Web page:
BACKGROUND: Emerging evidence indicates that hyperglycemia and hyperinsulinemia may be implicated in the development of pancreatic cancer. Frequent consumption of sugar and high-sugar foods may increase the risk of pancreatic cancer by inducing frequent postprandial hyperglycemia, increasing insulin demand, and decreasing insulin sensitivity. OBJECTIVE: The objective of the study was to examine prospectively the association of the consumption of added sugar (ie, sugar added to coffee, tea, cereals, etc) and of high-sugar foods with the risk of pancreatic cancer in a population-based cohort study of Swedish women and men. DESIGN: A food-frequency questionnaire was completed in 1997 by 77 797 women and men aged 45-83 y who had no previous diagnosis of cancer or history of diabetes. The participants were followed through June 2005. RESULTS: During a mean follow-up of 7.2 y, we identified 131 incident cases of pancreatic cancer. The consumption of added sugar, soft drinks, and sweetened fruit soups or stewed fruit was positively associated with the risk of pancreatic cancer. The multivariate hazard ratios for the highest compared with the lowest consumption categories were 1.69 (95% CI: 0.99, 2.89; P for trend = 0.06) for sugar, 1.93 (1.18, 3.14; P for trend = 0.02) for soft drinks, and 1.51 (0.97, 2.36; P for trend = 0.05) for sweetened fruit soups or stewed fruit. CONCLUSION: High consumption of sugar and high-sugar foods may be associated with a greater risk of pancreatic cancer.
The aim of the study was to investigate the determinants of reported snack consumption in adolescents residing in Belfast, Northern Ireland and Helsinki, Finland. Ten % random samples of 14-15 yr old Belfast (n = 628) and Helsinki (n = 600) adolescents were obtained. A questionnaire assessed their demography, oral health knowledge, attitudes and the consumption of cariogenic snacks containing non-milk extrinsic sugars (NMES). Five hundred and eighty-nine (94%) questionnaires were returned in Belfast and 441 (74%) questionnaires in Helsinki. Belfast adolescents had significantly higher levels of oral health knowledge and higher consumption rates for snacks containing NMES. The Helsinki adolescents had more positive attitudes towards their oral health. Multivariant analysis showed that demography was the most direct determinant of cariogenic snacking. The acquisition of oral health knowledge played a minor role. There is a need to develop tailored and focused programmes to promote healthier snacking regimes in adolescents.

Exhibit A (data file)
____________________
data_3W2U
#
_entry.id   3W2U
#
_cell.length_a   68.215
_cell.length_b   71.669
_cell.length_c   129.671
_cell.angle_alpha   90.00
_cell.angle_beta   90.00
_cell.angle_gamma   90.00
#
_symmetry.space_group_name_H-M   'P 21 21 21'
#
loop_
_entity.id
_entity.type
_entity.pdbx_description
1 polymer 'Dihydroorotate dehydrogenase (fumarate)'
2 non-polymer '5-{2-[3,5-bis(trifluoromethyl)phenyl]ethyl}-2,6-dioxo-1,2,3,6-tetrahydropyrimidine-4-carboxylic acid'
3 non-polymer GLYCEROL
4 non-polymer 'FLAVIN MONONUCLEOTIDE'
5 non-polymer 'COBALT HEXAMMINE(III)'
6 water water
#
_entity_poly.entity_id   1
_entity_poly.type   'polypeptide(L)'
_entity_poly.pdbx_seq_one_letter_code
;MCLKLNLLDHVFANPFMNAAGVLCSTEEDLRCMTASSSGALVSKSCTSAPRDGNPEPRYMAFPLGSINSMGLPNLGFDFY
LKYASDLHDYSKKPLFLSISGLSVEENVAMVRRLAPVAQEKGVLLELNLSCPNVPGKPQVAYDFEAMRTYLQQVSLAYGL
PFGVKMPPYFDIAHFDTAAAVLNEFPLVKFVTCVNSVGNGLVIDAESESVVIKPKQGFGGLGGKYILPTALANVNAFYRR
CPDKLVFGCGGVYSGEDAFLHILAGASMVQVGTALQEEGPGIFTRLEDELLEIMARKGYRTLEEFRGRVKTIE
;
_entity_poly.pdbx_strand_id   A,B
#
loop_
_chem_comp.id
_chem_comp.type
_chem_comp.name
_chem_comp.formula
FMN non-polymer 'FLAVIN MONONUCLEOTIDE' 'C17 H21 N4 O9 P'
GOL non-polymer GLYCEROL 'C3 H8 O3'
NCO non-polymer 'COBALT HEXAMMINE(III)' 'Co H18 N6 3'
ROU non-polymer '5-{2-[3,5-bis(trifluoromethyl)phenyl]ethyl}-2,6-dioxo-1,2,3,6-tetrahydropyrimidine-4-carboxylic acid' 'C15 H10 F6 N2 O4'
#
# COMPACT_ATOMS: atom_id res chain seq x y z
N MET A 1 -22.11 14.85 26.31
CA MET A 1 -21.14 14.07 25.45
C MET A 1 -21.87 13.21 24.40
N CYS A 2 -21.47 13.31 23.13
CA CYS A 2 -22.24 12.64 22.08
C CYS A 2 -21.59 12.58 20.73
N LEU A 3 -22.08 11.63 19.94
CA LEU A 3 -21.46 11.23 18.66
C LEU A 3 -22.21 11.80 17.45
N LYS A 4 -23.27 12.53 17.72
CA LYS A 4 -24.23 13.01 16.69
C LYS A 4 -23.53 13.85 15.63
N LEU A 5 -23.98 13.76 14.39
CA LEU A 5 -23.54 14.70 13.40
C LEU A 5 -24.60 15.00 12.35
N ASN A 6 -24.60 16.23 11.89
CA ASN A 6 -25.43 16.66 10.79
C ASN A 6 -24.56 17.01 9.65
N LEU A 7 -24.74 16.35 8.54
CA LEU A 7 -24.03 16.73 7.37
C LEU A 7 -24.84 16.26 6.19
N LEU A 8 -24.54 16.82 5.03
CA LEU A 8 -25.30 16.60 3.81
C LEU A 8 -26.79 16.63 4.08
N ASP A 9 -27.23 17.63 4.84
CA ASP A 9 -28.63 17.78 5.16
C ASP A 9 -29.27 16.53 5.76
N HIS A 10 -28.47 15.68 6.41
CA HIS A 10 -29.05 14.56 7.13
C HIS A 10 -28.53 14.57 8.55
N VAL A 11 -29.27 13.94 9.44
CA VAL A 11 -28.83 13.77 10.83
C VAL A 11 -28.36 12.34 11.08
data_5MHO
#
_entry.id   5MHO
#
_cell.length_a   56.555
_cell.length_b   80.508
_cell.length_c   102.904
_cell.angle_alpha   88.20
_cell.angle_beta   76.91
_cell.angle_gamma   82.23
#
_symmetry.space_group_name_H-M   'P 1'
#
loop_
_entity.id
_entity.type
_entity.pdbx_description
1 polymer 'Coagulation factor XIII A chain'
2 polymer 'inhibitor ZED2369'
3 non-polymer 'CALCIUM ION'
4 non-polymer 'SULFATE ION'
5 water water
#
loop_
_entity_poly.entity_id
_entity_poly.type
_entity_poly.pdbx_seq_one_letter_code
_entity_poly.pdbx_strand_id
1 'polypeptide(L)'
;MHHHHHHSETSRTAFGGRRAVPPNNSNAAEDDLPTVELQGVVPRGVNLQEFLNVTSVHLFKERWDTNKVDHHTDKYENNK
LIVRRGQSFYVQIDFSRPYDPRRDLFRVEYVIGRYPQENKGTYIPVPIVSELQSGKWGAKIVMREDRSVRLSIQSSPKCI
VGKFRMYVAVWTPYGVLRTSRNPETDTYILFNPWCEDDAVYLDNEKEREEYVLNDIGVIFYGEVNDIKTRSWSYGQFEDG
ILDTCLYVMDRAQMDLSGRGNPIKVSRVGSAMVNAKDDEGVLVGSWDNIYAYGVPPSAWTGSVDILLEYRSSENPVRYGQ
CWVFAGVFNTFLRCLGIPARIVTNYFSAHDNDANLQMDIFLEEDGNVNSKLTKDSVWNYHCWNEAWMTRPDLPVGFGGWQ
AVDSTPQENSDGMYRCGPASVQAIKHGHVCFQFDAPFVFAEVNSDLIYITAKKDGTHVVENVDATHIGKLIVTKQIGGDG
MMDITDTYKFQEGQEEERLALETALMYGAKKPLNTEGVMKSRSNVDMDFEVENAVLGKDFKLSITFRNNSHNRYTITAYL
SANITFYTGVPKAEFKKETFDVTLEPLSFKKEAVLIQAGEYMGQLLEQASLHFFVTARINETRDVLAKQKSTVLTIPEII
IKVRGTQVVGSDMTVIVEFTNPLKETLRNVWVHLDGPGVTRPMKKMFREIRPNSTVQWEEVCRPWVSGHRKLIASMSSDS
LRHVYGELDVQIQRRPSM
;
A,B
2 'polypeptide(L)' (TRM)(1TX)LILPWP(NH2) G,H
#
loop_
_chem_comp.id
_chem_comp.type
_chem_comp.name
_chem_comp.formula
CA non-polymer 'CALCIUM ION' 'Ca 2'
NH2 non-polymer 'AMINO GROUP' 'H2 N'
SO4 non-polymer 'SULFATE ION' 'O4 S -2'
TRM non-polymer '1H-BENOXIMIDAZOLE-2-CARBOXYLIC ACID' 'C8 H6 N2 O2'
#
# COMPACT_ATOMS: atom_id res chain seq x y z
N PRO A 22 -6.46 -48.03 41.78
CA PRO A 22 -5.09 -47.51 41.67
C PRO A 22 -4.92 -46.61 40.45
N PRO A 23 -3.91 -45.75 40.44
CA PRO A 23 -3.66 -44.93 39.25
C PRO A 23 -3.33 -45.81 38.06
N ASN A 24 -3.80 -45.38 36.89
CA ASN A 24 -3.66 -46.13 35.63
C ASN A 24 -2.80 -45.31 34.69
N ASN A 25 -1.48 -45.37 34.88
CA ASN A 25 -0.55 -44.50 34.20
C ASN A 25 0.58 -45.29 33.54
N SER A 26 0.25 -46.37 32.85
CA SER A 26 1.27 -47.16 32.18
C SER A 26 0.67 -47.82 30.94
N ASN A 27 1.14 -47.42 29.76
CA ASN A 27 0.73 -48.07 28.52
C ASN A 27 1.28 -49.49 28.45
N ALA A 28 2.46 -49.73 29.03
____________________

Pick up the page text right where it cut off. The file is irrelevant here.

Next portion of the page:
Dietary carbohydrates have been implicated in relation to prostate cancer.
Our objective was to examine the associations between dietary intakes of carbohydrates, fiber, and their food sources and risk of prostate cancer, overall and by case severity, in the MalmÃ??????Ã?????Ã????Ã???Ã??Ã?Â¶ Diet and Cancer cohort.
The analysis included 8128 men aged 45-73 y without a history of cancer, cardiovascular disease, or diabetes and who were classified as adequate energy reporters. After a median follow-up time of 15 y, prostate cancer was diagnosed in 817 men. We used Cox proportional hazards regression to model associations between energy-adjusted nutrient and food intakes with risk of incident prostate cancer, with competing risk of death from non-prostate cancer causes taken into account.